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Newscoop 4.3 Cookbook

Basic syntax

The Newscoop template engine was built on Smarty, so the Newscoop template language is actually an extension of the Smarty template language. For details of the Smarty template language please read:

All template tags are enclosed within delimiters. By default in Smarty these are the single curly brackets { and } but they can be changed. In Newscoop we use the double curly brackets {{ and }} for template tag delimiters.

For the examples in this Cookbook, we will assume that you are using the default Newscoop delimiters. All content outside of delimiters is displayed as static content, or unchanged. When the template engine encounters template tags, it attempts to interpret them, and displays the appropriate output in their place.

The following sub-chapters, which were copied from the Smarty manual, will familiarize you with the Smarty syntax.


Most of the functions take attributes that specify or modify their behaviour. Attributes to Smarty functions are much like HTML attributes. Static values don't have to be enclosed in quotes, but it is recommended for literal strings. Variables may also be used, and should not be in quotes.

Some attributes require boolean values (TRUE or FALSE). These can be specified as either unquoted true, on, and yes; or false, off, and no.

{{include file='header.tpl'}}
{{include file='header.tpl' attrib_name='attrib value'}}
{{include file=$includeFile}}
{{include file=#includeFile# title='Smarty is cool'}}

 {{html_select_date display_days=yes}}
  {{mailto address=''}}
   <select name='company_id'>
    {{html_options options=$companies selected=$company_id}}


Template comments are surrounded by asterisks, and then surrounded by the delimiter tags like this:

{{* this is a comment *}}
Comments are NOT displayed in the final output of the template, unlike <!-- HTML comments -->. These are useful for making internal notes in the templates which no one will see.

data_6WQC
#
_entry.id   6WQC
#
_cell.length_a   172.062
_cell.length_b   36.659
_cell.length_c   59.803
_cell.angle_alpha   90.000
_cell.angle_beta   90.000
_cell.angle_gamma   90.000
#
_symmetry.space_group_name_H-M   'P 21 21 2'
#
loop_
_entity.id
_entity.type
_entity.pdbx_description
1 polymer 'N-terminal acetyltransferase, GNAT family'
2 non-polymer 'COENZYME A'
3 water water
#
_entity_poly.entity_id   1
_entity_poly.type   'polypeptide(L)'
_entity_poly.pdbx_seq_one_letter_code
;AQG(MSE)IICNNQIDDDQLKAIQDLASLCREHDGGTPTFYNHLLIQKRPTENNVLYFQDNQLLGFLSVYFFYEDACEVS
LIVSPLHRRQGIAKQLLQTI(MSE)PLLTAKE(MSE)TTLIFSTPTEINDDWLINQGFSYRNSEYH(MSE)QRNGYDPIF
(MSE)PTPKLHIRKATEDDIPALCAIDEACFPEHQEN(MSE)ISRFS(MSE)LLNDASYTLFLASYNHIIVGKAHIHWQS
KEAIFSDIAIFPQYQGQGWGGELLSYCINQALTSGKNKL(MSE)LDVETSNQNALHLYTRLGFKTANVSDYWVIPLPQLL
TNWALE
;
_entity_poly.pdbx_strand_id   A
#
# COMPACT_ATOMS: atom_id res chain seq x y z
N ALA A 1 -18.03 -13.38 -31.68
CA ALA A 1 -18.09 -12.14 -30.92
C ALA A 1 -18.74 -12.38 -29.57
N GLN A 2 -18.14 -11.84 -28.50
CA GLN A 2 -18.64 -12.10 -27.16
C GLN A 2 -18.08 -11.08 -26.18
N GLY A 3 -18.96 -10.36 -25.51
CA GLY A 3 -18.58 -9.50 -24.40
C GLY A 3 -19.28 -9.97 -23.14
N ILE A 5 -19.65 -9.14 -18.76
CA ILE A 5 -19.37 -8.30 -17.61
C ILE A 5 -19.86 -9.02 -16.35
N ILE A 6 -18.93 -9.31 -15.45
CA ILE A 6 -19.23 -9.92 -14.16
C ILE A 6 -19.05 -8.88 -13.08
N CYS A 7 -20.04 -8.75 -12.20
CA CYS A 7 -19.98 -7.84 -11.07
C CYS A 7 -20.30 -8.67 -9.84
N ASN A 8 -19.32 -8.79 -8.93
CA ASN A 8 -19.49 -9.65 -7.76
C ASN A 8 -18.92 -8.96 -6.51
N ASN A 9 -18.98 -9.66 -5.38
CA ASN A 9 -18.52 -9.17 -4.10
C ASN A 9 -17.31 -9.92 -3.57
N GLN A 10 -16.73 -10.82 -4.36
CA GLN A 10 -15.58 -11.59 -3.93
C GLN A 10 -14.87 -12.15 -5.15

{{* I am a template comment, I don't exist in the compiled output  *}}
{{* another single line comment  *}}
<!-- HTML comment that is sent to the browser -->
{{* this multiline
   comment is
   not sent to browser
Multi line comment block with credits block
  @ author:
  @ maintainer:
  @ para:           var that sets block style
  @ css:            the style output
{{* The header file with the main logo and stuff  *}}
{{include file='header.tpl'}}
{{* Dev note:  the $includeFile var is assigned in foo.php script  *}}
<!-- Displays main content block -->
{{include file=$includeFile}}
{{* this <select> block is redundant *}}
<select name="company">
  {{html_options options=$vals selected=$selected_id}}
<!-- Show header from affiliate is disabled -->
{{* $affiliate|upper *}}
{{* you cannot nest comments *}}
<select name="company">
  {{* <option value="0">-- none -- </option> *}}
  {{html_options options=$vals selected=$selected_id}}
{{* cvs tag for a template, below the 36 SHOULD be an american currency
. however its converted in cvs.. *}}
{{* &#36;Id: Exp &#36; *}}
{{* $Id: *}}

Embedding vars in double quotes

Smarty will recognize assigned variables embedded in "double quotes" so long as the variable name contains only numbers, letters, under_scores and square brackets []. See the PHP naming documentation at for more detail.

With any other characters, for example a .period or $object>reference, then the variable must be surrounded by `backticks`.

You cannot embed modifiers, they must always be applied outside of quotes.

{{func var="test $foo test"}}       <-- sees $foo
{{func var="test $foo_bar test"}}   <-- sees $foo_bar
{{func var="test $foo[0] test"}}    <-- sees $foo[0]
{{func var="test $foo[bar] test"}}  <-- sees $foo[bar]
{{func var="test $ test"}}   <-- sees $foo (not $
{{func var="test `$` test"}} <-- sees $
{{func var="test `$` test"|escape}} <-- modifiers outside quotes!

Here are some practical examples:

{{* will replace $tpl_name with value *}}
{{include file="subdir/$tpl_name.tpl"}}

{{* doesn't replace $tpl_name *}}
{{include file='subdir/$tpl_name.tpl'}}

{{* must have backticks as it contains a . *}}
{{cycle values="one,two,`$smarty.config.myval`"}}

{{*  same as $module['contact'].'.tpl' in a php script *}}
{{include file="`$`.tpl"}}

{{*  same as $module[$view].'.tpl' in a php script *}}
{{include file="$module.$view.tpl"}}

Escaping Smarty parsing

It is sometimes desirable or even necessary to have Smarty ignore sections it would otherwise parse. A classic example is embedding Javascript or CSS code in a template. The problem arises as those languages use the { and } characters which are also the default delimiters for Smarty.

The simplest thing is to avoid the situation altogether by separating your Javascript and CSS code into their own files and then using standard HTML methods to access them.